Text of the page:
New Zealand's first woman chief film sensor and a blind acupuncturist determined to improve the lives of people with disabilities are two of the people being recognised at an awards night in Wellington tomorrow.

The Massey University Defining Excellence Awards is on tomorrow, celebrating alumni and staff.

Auckland man Ivan Pivac is receiving the distinguished service award after 40 years of practising acupuncture, as well as running a business importing technology to help people live better lives while dealing with a disability.

Pivac, who has been blind since the age of 12 when he was hit in the eyes with a tennis ball, said it was a "great privilege" to be getting the award.

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"Over the years there 143,000 students gone through Massey, and they give four of these [distinguished alumni] awards a year," he said.

Ivan Pivac says being blind may be an advantage for him in his work as an acupuncturist. Photo / File
Ivan Pivac says being blind may be an advantage for him in his work as an acupuncturist. Photo / File

"I would most probably have better luck winning Lotto to be honest, so yes, it is a great privilege as you can imagine and really quite unexpected too."

Pivac studied at Massey in the 80s and has spent much of his life working to support others by importing technology, particularly for those suffering brain injuries.

"I realised many years ago science wasn't really good enough to get people walking again and talking again, but technology was coming along and that would help fill the gap.

"Being blind, I can do 98 per cent of what I want to do. There's always some little thing that you don't think about that strikes you every day, that you think 'oh, I wish I could just do that' ... this question of independence has always been very important."

Being blind doesn't affect his ability to practise acupuncture "at all", and in fact he might have an advantage over people with sight.

"When you're an acupuncturist the points that you're putting needles into are really quite small ... being blind, you've got a good sense of touch. I can feel for bumps and depressions."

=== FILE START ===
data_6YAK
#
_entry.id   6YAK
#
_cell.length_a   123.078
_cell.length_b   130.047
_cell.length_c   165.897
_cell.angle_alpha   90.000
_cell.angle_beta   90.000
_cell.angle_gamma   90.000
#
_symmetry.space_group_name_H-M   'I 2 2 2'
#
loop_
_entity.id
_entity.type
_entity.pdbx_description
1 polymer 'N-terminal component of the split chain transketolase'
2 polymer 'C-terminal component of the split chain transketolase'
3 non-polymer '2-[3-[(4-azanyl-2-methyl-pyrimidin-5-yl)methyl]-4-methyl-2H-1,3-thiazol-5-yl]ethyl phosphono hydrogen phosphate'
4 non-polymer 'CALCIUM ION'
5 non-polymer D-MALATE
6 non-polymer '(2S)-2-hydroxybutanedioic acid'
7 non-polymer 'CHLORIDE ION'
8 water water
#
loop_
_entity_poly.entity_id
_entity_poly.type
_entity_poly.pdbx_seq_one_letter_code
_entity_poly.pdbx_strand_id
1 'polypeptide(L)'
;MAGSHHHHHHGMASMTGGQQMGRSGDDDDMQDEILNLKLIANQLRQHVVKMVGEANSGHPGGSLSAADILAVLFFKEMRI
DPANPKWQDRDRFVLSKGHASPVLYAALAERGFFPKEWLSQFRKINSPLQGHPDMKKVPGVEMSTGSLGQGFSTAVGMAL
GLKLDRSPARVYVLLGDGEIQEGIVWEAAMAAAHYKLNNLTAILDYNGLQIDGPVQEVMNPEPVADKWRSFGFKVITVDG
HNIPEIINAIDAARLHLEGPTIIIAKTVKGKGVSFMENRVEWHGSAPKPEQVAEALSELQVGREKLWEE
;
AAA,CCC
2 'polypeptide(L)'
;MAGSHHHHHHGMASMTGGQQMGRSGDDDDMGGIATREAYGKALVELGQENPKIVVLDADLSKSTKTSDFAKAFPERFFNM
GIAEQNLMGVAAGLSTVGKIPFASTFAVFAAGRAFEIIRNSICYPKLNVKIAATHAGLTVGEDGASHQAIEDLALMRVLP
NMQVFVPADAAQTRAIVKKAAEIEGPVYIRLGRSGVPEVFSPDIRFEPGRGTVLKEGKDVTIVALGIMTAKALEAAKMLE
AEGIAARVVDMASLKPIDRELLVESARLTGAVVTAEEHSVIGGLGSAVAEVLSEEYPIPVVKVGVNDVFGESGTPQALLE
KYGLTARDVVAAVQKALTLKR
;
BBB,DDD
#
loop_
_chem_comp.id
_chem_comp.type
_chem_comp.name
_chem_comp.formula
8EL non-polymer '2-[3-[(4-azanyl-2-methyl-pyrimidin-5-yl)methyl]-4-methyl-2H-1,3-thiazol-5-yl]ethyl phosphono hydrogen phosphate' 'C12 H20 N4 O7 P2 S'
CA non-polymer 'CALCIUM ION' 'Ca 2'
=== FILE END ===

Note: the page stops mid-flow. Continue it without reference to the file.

He said acupuncture was traditionally an occupation for blind people in Japan, and today about 50 per cent of Japan's acupuncturists are blind or visually impaired."

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The top award goes to NZ on Air chief executive Jane Wrightson.

Wrightson, who in 1991 became New Zealand's youngest – and first woman – chief film censor, said she was "astonished" to be receiving the Sir Geoffrey Peren award.

"It was an extraordinary telephone call to get, and firstly I go 'why me?'

"I've never been honoured like this before."

She is known as a champion for diversity in local content and public media for New Zealand audiences and a passionate advocate for increased media access for those with disabilities, including the vision-impaired.

Wrightson was born and raised in the provinces and believes that helped her bring a different perspective to her career.

"I think it makes you a bit pragmatic, I think it makes you understand that there is a life outside the urban bubble."

Wrightson said she was privileged to have "some really interesting jobs" over her career.

"Being the head of NZ on Air at a time of extraordinary disruption and media change" was something she was particularly proud of.

"Things move far too fast to make any sense until you look back on them. I'm proud to have led this agency through that time."

At the moment Wrightson is volunteering her time to provide one-on-one literacy and life skills tutoring to women at Arohata Prison.

"This has got to be the most interesting and humbling thing I've done for a long time. I'm way out of my middle-class bubble here.

"The biggest thing I've learned is that people's lives can go to pieces very quickly if you take a wrong path quite early."

She urged people to consider doing similar work.

Also receiving awards tomorrow are Fashion designer Chloe Julian and coastal dunes expert Patrick Hesp.

Distinguished Young Alumni Award winner Julian became lead designer in London for the company's Stella McCartney brand at age 26.

She later worked as head designer for David Beckham Bodywear and in the same role for cult lingerie brand Agent Provocateur. Julian now lives in Auckland, managing a Los Angeles-based team for TechStyle Fashion Group and is vice-president for a new brand the company is launching this year.

The Distinguished Alumni Achievement Award is going to Professor Patrick Hesp, who became passionate about coastal dunes during summers spent at Waitarere Beach in Horowhenua.

Hesp is a strategic professor at Flinders University in Adelaide. His expertise in coastal dune geomorphology, dynamics and management is considered unrivalled and his surf-zone-beach-dune interactions model is the most widely cited of its type in coastal literature.